Category Archives: Winter 1998 (11/19/98)

The ‘war on crime’ in Oakland

I In his Campaign literature, Jerry Brown states that his ‘guiding principle’ as mayor will be ‘zero tolerance for Mme.’ Against a backdrop of ten years of state and federal anti-crime hysteria, and coupled with the ‘Bay Area’s ascendant housing and population crunch, Oakland’s poor, working class, and nonwhite are about to be squeezed out of existence.

I Ifs already happening. People are moving to California and the Bay Area in record numbers. People with money, up and coming young professionals, etc. are arriving and immediately getting priority in a tight housing market. With Berkeley and especially San Francisco gentrifying at an alarming rate, Silicon Valley and the South Bay going manic with the computer explosion, one must ask what’s next, or rather, what’s left. The answer is Oakland.

Wewstward HO

Did California’s coast just fall into the ocean? In terms of the housing crunch, property values, and migration westward and into the Bay Area, Oakland is being pushed from all sides. A major factor driving up housing costs is the booming economy in Silicon Valley which has created a sizable new class of people competing for housing who can afford to pay any large sum of money, and are willing to live as far away as–in fact may prefer to live–in San Francisco. Middle and upper-class yuppies are coming in and buying up the quainter and hip-or parts of The City and Berkeley and long term residents–people of color, unemployed, the lower section of working class–of San Francisco and other places are being forced out.

A survey to San Francisco Tenants Union cases shows that of tenants who changed their address in the past year, nearly half left San Francisco entirely. And where are those people going For people who like living in the Bay Area you can be sure they are heading to I the East Bay. And they are probably not except for the ones who can afford it–moving to Berkeley which, as Shirley Dean’s recent handy victory at the polls demonstrates, is also quickly filling up with yuppies and other middle-class spillovers from elsewhere. So that leaves Oakland.

the poorest are being literally made homeless; they are finding themselves being priced out of existence. What are people who can’t make it supposed to do? Is it just a coincidence that California is building 20 new prisons to warehouse the poor? We are witnessing a market-driven mass relocation program for the inner-city and Oakland’s new mayor elect looks poised to just make things worse.

The Uhuru Movement, a socialist Black power group that operates in Oakland, published a paper this Fall attacking mayor elect Brown’s anti-crime rhetoric and his goal, as they see it, of malting ‘Oakland ‘safe’ and pleasant for white people and investors by intensifying the policy of police containment and impoverishment of the African, Mexican, and other oppressed communities.’ They document Brown’s history, lifted from his campaign literature, in which he boasts of creating the ‘Crime Resistance Task Force to promote neighborhood watch [read snitch] programs and signed legislation establishing the state’s first career criminal prosecution programs’, which Uhuru claims laid the basis for the Three Strikes You’re Out laws.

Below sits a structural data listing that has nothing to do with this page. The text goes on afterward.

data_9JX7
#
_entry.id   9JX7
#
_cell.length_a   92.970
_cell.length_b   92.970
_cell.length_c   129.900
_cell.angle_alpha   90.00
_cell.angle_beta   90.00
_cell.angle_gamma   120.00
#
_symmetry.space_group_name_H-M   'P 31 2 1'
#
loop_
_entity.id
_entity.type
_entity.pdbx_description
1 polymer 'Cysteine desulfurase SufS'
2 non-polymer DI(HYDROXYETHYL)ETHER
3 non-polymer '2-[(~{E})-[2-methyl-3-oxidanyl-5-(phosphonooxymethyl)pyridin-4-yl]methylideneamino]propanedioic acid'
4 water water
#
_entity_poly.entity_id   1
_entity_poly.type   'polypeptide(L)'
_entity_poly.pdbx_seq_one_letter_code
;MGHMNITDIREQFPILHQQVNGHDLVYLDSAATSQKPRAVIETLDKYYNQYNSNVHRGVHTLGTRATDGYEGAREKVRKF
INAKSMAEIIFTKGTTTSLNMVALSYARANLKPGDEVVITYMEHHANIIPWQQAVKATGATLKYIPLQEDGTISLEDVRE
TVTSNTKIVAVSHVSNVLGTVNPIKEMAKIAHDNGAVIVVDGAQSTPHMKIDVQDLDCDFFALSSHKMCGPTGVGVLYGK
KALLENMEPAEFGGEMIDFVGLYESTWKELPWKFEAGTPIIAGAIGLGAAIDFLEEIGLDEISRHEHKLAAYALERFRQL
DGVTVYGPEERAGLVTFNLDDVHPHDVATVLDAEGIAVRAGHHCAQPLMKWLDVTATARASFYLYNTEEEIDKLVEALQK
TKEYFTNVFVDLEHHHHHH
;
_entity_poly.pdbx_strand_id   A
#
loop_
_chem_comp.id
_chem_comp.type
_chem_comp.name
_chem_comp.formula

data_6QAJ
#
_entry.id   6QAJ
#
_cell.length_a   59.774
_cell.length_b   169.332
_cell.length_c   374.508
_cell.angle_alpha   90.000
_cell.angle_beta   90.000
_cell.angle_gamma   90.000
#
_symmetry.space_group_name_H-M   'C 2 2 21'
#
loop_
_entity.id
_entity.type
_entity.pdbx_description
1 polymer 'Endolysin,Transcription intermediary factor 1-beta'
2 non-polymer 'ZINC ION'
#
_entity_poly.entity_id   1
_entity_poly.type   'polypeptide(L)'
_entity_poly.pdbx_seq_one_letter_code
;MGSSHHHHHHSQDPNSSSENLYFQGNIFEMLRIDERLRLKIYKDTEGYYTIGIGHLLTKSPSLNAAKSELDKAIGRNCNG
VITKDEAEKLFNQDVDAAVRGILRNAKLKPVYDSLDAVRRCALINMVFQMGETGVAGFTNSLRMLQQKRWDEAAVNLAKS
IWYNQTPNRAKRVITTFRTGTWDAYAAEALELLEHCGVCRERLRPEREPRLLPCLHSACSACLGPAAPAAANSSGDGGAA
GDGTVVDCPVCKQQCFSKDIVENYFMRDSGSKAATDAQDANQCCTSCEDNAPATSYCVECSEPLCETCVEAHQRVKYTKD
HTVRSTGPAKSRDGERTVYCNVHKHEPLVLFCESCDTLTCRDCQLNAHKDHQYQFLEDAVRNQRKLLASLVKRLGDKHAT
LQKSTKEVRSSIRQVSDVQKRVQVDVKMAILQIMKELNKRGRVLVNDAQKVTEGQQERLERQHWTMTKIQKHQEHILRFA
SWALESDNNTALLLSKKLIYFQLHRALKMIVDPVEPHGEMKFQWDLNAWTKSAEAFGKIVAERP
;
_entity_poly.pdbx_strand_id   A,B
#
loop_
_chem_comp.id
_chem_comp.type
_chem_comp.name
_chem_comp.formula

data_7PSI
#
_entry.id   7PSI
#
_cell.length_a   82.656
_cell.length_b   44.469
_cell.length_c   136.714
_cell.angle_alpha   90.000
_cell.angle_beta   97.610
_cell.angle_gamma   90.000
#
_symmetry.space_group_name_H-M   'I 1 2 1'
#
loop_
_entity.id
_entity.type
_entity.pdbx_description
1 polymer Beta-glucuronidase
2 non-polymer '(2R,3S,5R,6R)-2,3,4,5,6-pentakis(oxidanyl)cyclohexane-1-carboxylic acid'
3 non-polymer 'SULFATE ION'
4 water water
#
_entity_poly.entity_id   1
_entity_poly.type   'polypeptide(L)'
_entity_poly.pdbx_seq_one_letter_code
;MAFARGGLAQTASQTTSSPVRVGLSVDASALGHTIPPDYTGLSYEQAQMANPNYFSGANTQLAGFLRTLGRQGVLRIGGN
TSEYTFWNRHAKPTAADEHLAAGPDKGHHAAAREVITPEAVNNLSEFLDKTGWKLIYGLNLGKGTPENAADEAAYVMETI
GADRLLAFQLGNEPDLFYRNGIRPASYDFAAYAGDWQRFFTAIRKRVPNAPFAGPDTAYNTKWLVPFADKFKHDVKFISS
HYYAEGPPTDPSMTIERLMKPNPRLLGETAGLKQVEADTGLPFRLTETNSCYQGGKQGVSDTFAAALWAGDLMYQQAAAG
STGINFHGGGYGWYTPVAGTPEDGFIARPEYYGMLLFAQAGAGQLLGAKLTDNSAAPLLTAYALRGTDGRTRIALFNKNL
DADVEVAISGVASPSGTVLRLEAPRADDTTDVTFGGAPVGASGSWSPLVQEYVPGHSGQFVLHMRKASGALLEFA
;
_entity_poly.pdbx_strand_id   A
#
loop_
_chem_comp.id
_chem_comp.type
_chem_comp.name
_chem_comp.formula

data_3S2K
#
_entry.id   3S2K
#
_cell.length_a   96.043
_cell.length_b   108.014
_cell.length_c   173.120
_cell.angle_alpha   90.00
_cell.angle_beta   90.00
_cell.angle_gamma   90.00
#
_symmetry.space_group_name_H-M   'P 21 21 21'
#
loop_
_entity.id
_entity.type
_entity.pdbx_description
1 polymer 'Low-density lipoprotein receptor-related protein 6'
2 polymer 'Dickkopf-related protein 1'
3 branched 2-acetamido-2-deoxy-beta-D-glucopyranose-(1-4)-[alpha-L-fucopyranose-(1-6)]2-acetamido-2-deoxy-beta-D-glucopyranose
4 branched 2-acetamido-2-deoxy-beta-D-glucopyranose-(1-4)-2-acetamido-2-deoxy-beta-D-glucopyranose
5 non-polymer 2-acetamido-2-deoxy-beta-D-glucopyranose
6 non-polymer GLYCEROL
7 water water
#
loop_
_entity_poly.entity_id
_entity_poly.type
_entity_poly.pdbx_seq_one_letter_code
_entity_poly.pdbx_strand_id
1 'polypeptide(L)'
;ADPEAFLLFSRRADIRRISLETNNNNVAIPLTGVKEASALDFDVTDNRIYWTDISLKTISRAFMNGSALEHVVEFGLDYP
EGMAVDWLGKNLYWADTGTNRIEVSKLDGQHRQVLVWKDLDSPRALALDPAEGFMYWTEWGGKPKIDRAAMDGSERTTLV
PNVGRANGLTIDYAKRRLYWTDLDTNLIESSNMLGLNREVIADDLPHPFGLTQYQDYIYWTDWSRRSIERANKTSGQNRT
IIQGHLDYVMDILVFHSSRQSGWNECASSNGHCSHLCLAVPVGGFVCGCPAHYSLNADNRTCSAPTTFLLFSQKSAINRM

Oakland’s growing number of would-be residents is creating a high demand for limited housing and driving rents and home prices way up. This is causing poor long-term residents to be pushed to the economic brink and to be forced out of their homes. But even before this current crisis, throughout this century, Oakland’s private housing has not been able to supply enough housing for the non-affluent classes. Severe housing shortages have been, since before Reaganomics, a permanent feature of the city s economy.

And even of people who manage to keep a roof over their head, most low-income renters in Oakland pay more than 30 percent of their income for housing, according to Jeff Levine of the Oakland Community and Economic Development Agancy. We’ve got twenty or thirty thousand people with serious housing problems.

What do you do when you are no longer able or allowed to live in the place you once called home? Well, if you can t make it legitimately in the system, it only makes sense that you are going to try and make it illegitimately outside of the system, if you are to survive. Crime is a survival strategy for the disenfranchised.

Crime Pays

Theft and drug dealing are two alternative sources of income people may turn to when the legal economy just isn t providing. The police, in fact the entire criminal justice apparatus, exists to criminalize, capture, regulate, and warehouse this whole section of people who has fallen through the cracks, this reserve or unneeded or problematic army of the proletariat. To take them out of the picture, to remove them from the rest of the population, to strew and involve their entire lives with the criminal-industrial complex, is the punishment they get for being poor.

The use of the police, courts, and prisons as the street sweepers of larger market-driven gentrification movements for economic cleansing are nothing new. In fact, in a larger sense you could say that is what the police, prisons, etc. are for. They are the ruling classes army to break the back of the poor class, and to keep it broken. To prevent it, even, from seeking medical attention. We need harm-reduction.

An economic harm-reduction perspective would view crime (the vast majority of which being economic crimes–theft, drug dealing, etc.) as symptoms of larger social illness. Poverty, an inequitable social order, and institutions of hate, degradation, and fear–notably, the capiatalist economic structure and the state itself–are to blame.